Nudge Post — Cognitive Dissonance
You must have heard of this story: one day a fox saw grapes on the tree and they looked delicious. He jumped but couldn’t reach the grapes. Then he tried again but failed miserably. He was so angry and said: “Those grapes are so sour, who wants it anyway.”
A lot of people may laugh at the fox because clearly he’s only finding excuses for not able to reach the grapes. However, this process of making excuses is very common, and it has a name in the Communication field, cognitive dissonance. Cognitive dissonance theory is basically thought conflict. The theory was proposed by U.S. psychologist Leon Festinger in the 1950s, explaining how people reduce psychological discomfort and achieve inner harmony. The process of feeling mental discomfort may cause change in behaviors, beliefs, or attitudes to restore balance. When dissonance happens, People attempt to relieve this tension in different ways, such as by rejecting, explaining away, or avoiding new information. What the fox did is to minimize the importance of the grapes, saying it’s sour, to reduce the dissonance.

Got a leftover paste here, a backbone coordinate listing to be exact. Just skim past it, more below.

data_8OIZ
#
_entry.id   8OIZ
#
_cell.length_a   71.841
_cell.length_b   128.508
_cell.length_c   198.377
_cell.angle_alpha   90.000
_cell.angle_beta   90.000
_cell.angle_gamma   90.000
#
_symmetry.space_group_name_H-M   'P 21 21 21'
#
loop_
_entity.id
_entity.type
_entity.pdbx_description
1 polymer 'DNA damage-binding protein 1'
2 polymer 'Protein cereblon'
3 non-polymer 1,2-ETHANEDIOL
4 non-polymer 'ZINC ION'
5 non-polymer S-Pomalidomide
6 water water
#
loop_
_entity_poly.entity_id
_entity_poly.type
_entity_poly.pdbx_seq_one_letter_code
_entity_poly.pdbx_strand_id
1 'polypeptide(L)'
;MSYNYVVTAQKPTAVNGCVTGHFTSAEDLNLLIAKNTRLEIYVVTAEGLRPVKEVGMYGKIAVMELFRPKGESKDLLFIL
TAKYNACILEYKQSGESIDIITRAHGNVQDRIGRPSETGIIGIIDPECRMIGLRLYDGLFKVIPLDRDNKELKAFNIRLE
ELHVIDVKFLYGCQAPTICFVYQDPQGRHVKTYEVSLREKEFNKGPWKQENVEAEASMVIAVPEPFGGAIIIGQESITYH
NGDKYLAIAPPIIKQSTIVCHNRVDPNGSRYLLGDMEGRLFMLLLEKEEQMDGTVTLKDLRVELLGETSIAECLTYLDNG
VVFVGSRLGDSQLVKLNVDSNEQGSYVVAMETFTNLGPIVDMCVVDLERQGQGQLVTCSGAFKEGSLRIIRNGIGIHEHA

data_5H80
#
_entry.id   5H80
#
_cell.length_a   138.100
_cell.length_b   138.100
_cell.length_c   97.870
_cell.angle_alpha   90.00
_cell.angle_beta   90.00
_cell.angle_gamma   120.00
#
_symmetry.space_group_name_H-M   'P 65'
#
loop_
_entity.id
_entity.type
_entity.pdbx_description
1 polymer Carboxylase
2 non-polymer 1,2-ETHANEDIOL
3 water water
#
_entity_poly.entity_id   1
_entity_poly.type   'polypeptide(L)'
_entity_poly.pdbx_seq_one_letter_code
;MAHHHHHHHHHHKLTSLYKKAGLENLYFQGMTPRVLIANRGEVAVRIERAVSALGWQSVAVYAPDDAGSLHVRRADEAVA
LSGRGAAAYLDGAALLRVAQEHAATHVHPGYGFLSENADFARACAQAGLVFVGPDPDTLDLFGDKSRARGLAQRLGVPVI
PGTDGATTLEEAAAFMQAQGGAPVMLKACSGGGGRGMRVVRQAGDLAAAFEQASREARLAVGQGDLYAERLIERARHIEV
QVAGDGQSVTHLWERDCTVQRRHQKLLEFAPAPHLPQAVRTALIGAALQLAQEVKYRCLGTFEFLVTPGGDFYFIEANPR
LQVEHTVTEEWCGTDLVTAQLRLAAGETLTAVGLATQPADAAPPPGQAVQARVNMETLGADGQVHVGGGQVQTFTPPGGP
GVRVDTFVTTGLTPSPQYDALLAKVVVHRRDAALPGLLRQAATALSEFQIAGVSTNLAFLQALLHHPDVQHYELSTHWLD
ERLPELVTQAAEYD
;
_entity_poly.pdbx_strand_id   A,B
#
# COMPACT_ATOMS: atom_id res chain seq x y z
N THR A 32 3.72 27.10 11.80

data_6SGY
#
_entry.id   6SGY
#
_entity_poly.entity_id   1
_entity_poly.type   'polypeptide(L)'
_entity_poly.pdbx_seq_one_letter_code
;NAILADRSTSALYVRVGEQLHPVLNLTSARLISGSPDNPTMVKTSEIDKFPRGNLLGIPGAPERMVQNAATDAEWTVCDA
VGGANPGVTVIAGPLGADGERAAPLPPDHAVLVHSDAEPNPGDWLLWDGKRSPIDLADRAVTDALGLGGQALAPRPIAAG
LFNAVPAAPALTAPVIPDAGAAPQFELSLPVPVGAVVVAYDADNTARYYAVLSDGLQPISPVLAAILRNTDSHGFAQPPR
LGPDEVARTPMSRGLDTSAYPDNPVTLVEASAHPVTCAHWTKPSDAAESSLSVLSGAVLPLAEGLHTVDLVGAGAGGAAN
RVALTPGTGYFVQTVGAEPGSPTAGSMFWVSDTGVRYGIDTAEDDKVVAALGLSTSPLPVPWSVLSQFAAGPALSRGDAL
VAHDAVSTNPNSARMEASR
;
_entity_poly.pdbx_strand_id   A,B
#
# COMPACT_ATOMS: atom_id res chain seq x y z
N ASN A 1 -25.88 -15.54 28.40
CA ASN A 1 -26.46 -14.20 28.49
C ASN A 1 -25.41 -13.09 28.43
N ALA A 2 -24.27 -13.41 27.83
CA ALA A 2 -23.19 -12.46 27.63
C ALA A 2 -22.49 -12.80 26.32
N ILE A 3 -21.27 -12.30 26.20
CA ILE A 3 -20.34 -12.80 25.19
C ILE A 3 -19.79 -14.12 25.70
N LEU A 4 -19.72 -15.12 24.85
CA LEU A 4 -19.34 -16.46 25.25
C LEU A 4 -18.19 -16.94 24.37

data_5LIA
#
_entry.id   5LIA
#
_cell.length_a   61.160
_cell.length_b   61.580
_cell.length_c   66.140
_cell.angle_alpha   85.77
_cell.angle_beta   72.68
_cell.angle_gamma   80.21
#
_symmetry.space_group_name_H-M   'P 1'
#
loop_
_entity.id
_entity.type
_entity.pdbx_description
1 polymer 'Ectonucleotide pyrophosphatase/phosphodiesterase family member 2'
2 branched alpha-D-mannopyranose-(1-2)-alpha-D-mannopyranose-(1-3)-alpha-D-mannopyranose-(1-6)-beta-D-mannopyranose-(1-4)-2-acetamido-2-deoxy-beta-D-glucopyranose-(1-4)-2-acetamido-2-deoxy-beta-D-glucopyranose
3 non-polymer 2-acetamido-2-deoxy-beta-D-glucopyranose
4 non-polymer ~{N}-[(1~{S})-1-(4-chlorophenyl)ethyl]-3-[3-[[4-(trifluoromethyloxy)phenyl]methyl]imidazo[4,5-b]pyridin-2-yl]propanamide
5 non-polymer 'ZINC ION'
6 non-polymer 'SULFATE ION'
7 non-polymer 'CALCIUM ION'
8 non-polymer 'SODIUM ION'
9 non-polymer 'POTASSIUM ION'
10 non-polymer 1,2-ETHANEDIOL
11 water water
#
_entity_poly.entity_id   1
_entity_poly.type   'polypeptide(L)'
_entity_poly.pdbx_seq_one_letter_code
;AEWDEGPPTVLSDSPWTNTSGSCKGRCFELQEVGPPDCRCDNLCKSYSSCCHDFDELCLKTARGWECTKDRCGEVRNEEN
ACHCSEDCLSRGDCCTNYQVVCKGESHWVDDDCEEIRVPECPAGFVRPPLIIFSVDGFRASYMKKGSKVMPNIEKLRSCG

Cognitive dissonance is not only a theory, but it can be used in advertisement, marketing, business, and politics. Businesses create dissonance in people’s brains, and use the insecurities to persuade. Slogans like “When you care enough to send the very best” (of Hallmark) would be an example of business using cognitive dissonance. Some people may feel guilty for not buying the best for their family and friends, and in order to achieve inner harmony, they would buy the product. This trick won’t always work when people actually dislike the product more because of the dissonance.